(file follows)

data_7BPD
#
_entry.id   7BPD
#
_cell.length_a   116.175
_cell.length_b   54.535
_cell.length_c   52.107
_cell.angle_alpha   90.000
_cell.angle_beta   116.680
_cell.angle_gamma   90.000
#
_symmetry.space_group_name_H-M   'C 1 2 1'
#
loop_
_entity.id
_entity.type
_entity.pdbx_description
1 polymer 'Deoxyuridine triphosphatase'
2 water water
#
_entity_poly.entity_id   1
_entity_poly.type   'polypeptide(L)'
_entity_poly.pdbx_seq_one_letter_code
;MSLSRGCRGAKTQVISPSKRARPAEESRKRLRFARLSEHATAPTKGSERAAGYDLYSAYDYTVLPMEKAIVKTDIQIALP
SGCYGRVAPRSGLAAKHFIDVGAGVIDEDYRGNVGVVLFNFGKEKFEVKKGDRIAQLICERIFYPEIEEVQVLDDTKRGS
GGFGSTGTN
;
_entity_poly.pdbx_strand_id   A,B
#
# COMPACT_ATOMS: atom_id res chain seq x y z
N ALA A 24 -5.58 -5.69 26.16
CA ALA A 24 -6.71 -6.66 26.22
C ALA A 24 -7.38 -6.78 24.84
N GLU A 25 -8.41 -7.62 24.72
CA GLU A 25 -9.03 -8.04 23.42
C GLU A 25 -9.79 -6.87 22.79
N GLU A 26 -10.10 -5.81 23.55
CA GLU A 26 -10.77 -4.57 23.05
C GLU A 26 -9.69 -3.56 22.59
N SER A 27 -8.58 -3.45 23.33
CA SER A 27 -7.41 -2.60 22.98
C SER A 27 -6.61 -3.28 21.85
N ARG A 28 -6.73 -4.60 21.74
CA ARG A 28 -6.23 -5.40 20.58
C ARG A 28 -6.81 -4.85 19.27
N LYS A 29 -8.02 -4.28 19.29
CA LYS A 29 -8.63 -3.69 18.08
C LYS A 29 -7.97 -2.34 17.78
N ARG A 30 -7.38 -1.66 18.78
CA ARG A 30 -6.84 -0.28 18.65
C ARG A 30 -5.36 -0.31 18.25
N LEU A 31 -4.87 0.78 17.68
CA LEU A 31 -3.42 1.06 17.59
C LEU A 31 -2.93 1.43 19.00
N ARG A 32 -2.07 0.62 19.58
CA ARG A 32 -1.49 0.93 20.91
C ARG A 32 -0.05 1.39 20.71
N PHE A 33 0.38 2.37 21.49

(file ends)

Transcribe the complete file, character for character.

data_7BPD
#
_entry.id   7BPD
#
_cell.length_a   116.175
_cell.length_b   54.535
_cell.length_c   52.107
_cell.angle_alpha   90.000
_cell.angle_beta   116.680
_cell.angle_gamma   90.000
#
_symmetry.space_group_name_H-M   'C 1 2 1'
#
loop_
_entity.id
_entity.type
_entity.pdbx_description
1 polymer 'Deoxyuridine triphosphatase'
2 water water
#
_entity_poly.entity_id   1
_entity_poly.type   'polypeptide(L)'
_entity_poly.pdbx_seq_one_letter_code
;MSLSRGCRGAKTQVISPSKRARPAEESRKRLRFARLSEHATAPTKGSERAAGYDLYSAYDYTVLPMEKAIVKTDIQIALP
SGCYGRVAPRSGLAAKHFIDVGAGVIDEDYRGNVGVVLFNFGKEKFEVKKGDRIAQLICERIFYPEIEEVQVLDDTKRGS
GGFGSTGTN
;
_entity_poly.pdbx_strand_id   A,B
#
# COMPACT_ATOMS: atom_id res chain seq x y z
N ALA A 24 -5.58 -5.69 26.16
CA ALA A 24 -6.71 -6.66 26.22
C ALA A 24 -7.38 -6.78 24.84
N GLU A 25 -8.41 -7.62 24.72
CA GLU A 25 -9.03 -8.04 23.42
C GLU A 25 -9.79 -6.87 22.79
N GLU A 26 -10.10 -5.81 23.55
CA GLU A 26 -10.77 -4.57 23.05
C GLU A 26 -9.69 -3.56 22.59
N SER A 27 -8.58 -3.45 23.33
CA SER A 27 -7.41 -2.60 22.98
C SER A 27 -6.61 -3.28 21.85
N ARG A 28 -6.73 -4.60 21.74
CA ARG A 28 -6.23 -5.40 20.58
C ARG A 28 -6.81 -4.85 19.27
N LYS A 29 -8.02 -4.28 19.29
CA LYS A 29 -8.63 -3.69 18.08
C LYS A 29 -7.97 -2.34 17.78
N ARG A 30 -7.38 -1.66 18.78
CA ARG A 30 -6.84 -0.28 18.65
C ARG A 30 -5.36 -0.31 18.25
N LEU A 31 -4.87 0.78 17.68
CA LEU A 31 -3.42 1.06 17.59
C LEU A 31 -2.93 1.43 19.00
N ARG A 32 -2.07 0.62 19.58
CA ARG A 32 -1.49 0.93 20.91
C ARG A 32 -0.05 1.39 20.71
N PHE A 33 0.38 2.37 21.49